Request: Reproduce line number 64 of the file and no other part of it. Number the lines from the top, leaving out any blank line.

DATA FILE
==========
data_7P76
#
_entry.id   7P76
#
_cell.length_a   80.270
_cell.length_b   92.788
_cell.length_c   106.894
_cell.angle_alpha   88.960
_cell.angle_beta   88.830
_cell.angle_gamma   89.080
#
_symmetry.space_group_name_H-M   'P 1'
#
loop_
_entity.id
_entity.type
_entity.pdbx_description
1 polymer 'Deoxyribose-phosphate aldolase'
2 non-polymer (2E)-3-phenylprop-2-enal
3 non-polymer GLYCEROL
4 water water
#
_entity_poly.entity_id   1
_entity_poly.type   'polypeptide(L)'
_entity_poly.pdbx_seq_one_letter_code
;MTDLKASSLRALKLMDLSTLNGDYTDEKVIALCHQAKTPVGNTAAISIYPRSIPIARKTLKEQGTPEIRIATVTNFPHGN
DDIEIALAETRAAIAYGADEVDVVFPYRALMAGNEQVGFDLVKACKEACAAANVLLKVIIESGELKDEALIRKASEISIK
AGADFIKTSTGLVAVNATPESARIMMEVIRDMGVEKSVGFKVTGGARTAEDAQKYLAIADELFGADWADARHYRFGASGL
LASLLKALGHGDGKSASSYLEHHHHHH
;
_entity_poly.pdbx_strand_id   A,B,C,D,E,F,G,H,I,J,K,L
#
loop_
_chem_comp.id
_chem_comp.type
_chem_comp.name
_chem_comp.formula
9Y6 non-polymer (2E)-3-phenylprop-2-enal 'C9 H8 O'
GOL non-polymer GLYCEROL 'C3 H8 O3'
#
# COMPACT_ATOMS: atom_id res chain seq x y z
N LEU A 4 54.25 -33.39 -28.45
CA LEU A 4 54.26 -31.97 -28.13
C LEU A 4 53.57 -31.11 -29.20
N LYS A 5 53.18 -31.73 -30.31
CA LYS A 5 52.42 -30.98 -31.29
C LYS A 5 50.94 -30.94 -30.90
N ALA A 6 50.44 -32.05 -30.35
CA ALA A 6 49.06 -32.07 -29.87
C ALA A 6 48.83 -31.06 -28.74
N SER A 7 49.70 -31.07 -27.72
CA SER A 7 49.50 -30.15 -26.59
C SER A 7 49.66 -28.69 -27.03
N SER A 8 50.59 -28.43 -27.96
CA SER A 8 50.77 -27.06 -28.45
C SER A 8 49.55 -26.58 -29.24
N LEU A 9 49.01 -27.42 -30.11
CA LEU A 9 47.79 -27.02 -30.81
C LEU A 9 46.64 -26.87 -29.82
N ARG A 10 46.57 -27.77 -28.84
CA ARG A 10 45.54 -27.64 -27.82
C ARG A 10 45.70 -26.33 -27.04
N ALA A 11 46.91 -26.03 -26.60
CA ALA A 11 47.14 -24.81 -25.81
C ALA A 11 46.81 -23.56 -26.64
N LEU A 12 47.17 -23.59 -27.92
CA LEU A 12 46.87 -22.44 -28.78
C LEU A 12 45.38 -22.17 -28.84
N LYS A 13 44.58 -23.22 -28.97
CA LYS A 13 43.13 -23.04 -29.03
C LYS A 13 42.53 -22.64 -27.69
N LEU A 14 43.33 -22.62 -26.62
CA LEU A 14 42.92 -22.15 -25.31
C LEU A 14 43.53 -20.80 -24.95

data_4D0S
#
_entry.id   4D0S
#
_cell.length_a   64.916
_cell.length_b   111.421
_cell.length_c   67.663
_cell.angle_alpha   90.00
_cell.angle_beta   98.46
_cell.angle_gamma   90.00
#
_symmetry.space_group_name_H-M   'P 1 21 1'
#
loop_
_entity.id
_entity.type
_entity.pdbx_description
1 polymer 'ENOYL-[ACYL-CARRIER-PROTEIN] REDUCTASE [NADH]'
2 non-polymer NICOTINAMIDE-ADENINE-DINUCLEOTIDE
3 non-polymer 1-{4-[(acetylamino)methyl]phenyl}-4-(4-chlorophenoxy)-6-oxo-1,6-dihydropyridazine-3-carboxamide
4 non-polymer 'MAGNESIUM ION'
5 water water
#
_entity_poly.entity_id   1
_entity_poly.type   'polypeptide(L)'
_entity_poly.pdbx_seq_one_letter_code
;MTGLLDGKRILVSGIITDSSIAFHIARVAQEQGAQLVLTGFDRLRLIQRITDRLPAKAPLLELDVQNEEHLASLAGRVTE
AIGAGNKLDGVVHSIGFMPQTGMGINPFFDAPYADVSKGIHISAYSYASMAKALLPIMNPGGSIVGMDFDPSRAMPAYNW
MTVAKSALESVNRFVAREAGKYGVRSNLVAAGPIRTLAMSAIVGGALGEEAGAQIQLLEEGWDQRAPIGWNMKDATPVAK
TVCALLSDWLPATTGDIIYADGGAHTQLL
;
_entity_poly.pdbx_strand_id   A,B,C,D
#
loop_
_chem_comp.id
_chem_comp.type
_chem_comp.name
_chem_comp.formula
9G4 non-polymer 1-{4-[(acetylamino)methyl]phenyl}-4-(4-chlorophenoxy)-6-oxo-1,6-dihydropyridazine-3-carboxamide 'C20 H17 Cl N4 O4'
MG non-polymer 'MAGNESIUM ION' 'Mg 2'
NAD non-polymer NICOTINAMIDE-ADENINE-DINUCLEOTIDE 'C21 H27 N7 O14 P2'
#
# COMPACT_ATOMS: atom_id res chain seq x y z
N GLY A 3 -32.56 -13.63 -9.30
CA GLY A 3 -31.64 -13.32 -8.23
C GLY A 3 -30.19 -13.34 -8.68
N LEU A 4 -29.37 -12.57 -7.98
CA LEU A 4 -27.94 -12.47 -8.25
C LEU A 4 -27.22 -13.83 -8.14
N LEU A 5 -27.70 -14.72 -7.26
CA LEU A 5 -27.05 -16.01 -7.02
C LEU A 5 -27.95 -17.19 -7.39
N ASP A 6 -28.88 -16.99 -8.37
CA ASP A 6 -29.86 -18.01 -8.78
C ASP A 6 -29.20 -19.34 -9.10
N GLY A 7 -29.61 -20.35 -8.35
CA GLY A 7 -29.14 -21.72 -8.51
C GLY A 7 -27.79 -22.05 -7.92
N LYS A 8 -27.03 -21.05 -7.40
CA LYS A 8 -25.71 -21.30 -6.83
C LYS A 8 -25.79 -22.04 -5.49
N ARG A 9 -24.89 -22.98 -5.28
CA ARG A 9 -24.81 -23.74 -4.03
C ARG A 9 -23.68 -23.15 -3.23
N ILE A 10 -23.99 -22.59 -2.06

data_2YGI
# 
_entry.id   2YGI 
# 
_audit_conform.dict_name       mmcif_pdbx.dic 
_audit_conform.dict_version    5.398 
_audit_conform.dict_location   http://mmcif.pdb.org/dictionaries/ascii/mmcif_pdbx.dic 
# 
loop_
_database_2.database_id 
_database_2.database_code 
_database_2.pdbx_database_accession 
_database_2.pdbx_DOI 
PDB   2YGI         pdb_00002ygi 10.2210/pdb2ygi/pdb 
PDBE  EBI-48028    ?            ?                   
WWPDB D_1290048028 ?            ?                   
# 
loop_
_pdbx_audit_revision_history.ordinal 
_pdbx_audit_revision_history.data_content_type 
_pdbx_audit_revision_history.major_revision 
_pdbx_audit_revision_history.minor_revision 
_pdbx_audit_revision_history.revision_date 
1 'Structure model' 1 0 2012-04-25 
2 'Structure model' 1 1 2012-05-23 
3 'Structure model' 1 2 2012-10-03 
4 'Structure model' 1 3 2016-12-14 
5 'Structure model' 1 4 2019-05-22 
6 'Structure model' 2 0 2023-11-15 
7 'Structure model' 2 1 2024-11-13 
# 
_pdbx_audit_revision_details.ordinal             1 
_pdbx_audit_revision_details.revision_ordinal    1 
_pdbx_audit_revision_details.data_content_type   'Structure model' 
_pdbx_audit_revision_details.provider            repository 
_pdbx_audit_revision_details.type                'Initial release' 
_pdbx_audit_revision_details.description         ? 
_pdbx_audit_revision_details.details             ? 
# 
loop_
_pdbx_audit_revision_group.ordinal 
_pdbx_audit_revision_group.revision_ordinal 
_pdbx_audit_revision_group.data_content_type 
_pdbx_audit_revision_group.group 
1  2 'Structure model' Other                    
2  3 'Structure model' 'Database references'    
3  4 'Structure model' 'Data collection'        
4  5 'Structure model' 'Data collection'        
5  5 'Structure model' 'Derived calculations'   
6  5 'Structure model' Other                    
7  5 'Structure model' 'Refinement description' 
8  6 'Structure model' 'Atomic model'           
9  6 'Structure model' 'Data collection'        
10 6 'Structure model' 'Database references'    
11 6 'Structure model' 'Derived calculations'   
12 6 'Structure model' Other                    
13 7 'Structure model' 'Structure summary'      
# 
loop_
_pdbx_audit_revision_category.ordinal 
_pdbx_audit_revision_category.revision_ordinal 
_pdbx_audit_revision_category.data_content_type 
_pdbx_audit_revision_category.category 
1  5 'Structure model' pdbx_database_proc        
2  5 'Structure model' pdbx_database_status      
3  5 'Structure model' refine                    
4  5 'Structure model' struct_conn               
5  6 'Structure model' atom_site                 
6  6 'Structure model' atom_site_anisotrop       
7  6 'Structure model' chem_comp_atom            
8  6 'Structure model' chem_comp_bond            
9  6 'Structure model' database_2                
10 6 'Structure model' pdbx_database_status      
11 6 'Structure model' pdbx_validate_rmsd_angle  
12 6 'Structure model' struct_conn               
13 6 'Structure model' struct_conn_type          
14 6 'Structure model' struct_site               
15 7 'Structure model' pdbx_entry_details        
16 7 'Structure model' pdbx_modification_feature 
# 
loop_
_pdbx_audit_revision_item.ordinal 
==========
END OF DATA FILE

CA ALA A 11 47.14 -24.81 -25.81